Mihir Desai, senior advocate of the Bombay High Court who also had a long association with Justice Suresh spoke about his first experience as a young lawyer when he encountered Justice Suresh during a case about slum demolition. He recalled how his rehearsed arguments were cut short by Justice Suresh who put a stay on the demolitions. Desai said, “Justice Suresh had an immense passion for justice, which was completely unshackled once he retired in 1991 and started with the Kaveri riots, Bombay riots and other public hearings and people’s tribunals. His enthusiasm and optimism never died – this was very remarkable about him.”

Desai emphasised on Justice Suresh’s outspokenness and his willingness to confront and take a stand on any issue, no matter how unpopular it was. He said that Justice Suresh believed that the underprivileged found it difficult to access justice, which is why he made sure he went to the public and brought out their voices and their plight. Desai said, “It is a great loss. There are very few people who are so active to the causes of human rights and the people even almost 25 to 30 years post retirement,” recalling how Justice Suresh was the first to rule that communal speeches would lead politicians to be disqualified from being elected.

Prashant Bhushan, noted civil rights activist and Supreme Court advocate who also worked extensively with Justice Suresh on the Hyderabad Tribunal said, “Justice Suresh was willing to stand up for every cause of getting justice to the victims of injustice. His life after retirement is far more valuable as there are very few judges who start engaging with public issues after retirement and he was one of those few. He was willing to walk the extra mile. Though he was very soft spoken, he was very firm.”

Recalling their work on the Hyderabad Tribunal where they were examining the victimization of people being investigated for terror offences he said, “We came to the conclusion that there was clearly an anti-Muslim bias in those investigations. This was more than a decade ago. Today, we need many more people like Justice Suresh. He had a full innings and we will be inspired by all his qualities.”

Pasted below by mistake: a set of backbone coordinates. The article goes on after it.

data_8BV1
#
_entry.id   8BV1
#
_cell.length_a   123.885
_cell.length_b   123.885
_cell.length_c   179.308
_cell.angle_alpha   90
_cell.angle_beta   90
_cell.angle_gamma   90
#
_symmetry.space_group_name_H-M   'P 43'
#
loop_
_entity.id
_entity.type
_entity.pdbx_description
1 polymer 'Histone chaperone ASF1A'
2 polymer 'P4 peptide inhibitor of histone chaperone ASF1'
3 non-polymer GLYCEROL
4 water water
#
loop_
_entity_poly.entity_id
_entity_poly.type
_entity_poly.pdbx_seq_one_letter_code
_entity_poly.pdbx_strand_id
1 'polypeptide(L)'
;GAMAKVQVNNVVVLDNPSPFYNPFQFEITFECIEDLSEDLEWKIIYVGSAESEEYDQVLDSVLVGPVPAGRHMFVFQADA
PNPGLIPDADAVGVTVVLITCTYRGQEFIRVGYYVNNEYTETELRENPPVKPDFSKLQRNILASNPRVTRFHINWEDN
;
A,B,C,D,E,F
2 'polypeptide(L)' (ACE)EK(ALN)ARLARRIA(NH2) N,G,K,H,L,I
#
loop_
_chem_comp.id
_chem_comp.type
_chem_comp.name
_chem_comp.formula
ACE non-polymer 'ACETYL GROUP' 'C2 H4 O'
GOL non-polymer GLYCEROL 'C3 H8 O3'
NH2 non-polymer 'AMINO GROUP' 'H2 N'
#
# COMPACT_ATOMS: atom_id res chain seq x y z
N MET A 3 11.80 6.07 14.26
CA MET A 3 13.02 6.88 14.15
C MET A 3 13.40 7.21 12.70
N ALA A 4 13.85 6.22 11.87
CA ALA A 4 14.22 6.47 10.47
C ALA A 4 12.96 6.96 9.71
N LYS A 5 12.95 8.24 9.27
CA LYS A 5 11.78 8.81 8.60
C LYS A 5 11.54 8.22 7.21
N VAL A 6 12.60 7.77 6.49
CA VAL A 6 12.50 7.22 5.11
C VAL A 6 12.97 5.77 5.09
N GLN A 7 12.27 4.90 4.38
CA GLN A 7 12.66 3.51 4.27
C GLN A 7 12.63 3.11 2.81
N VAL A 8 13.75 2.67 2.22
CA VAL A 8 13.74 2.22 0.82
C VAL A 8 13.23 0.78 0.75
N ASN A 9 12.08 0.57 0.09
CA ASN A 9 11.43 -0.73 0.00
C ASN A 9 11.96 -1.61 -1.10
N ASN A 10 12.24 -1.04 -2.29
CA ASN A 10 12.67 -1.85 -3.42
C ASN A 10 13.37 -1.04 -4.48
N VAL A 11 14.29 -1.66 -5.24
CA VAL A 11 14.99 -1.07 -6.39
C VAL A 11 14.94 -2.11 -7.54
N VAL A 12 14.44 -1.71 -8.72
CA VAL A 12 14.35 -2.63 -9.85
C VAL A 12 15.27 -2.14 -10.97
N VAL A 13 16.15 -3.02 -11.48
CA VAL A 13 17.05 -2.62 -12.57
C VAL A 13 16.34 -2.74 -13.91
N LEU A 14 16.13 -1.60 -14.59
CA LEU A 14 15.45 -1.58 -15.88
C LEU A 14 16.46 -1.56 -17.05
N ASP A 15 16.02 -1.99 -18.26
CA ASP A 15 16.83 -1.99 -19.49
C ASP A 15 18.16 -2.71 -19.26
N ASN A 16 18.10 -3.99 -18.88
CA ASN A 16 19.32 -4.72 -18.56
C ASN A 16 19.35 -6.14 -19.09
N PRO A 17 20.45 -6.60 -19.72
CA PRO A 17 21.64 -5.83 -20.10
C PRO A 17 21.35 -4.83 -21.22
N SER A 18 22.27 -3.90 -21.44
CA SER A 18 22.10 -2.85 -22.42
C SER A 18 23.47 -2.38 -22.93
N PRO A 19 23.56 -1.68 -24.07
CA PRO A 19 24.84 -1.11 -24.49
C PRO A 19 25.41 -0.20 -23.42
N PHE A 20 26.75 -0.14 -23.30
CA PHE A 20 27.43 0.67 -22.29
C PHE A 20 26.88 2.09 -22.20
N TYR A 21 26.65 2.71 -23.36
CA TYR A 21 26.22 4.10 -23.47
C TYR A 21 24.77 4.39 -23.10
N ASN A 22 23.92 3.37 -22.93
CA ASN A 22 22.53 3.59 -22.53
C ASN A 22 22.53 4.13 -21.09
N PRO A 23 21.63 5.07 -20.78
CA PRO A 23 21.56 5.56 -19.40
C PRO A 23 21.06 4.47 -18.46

Justice AP Shah, former Chief Justice of the Delhi High Court who was also among the panel of the PCSDS with Justice Suresh and was part of the People’s Tribunal on the National Register of Citizens (NRC) said, “Justice Hosbet Suresh was one of the few giants on whose shoulders the civil rights movement of India today stands. Though he was on the HC bench only for about 5 years, as a judge he was most equitable, fair, humane and hardworking.”

Speaking of his own experience of appearing before Justice Suresh in court, Justice AP Shah said, “It was unfortunate I never got to work on the bench with him. He was one of the finest judges of his time,” recounting Justice Suresh’s work against forced demolitions and forced evictions in Mumbai.

Recalling a concave Justice AP Shah had organized for sitting judges where Justice Suresh was speaking on the matter of forced evictions, criticizing the judgments of the Bombay HC and how some judges complained of Justice Suresh’s strong remarks. Justice Shah said, “That was his signature style. He never minced any words and became very persuasive to prove his point. He was honest, sincere, blunt and forthright and at the same time very kind, affectionate and unassuming. With his passing, the Indian human rights movement has lost an influential intellectual and an inspirational human being. His loss will be felt greatly. The least we can do is keep the human rights flame ignited by Justice Suresh, burning for times to come.”

The attendees of the condolence meeting recounted some humorous anecdotes around Justice Suresh’s life and career. Teesta Setalvad for whom he was like a mentor, concluded the condolence meeting saying, “One of his favourite lines was, “When I used to sit on the bench, I used to say ‘My voice is my conscience’, because I would dictate my judgments loud enough for the last person in the room to hear.””

Justice Hosbet Suresh was a Bombay HC judge from 1986 till 1991. As an activist his causes ranged from women rights, to rights of street dwellers, Adivasi rights, food scarcity and other injustices on the downtrodden of the country. The country and its human rights defenders will never forget the invaluable contributions of Justice Hosbet Suresh who rallied against injustice till his last breath.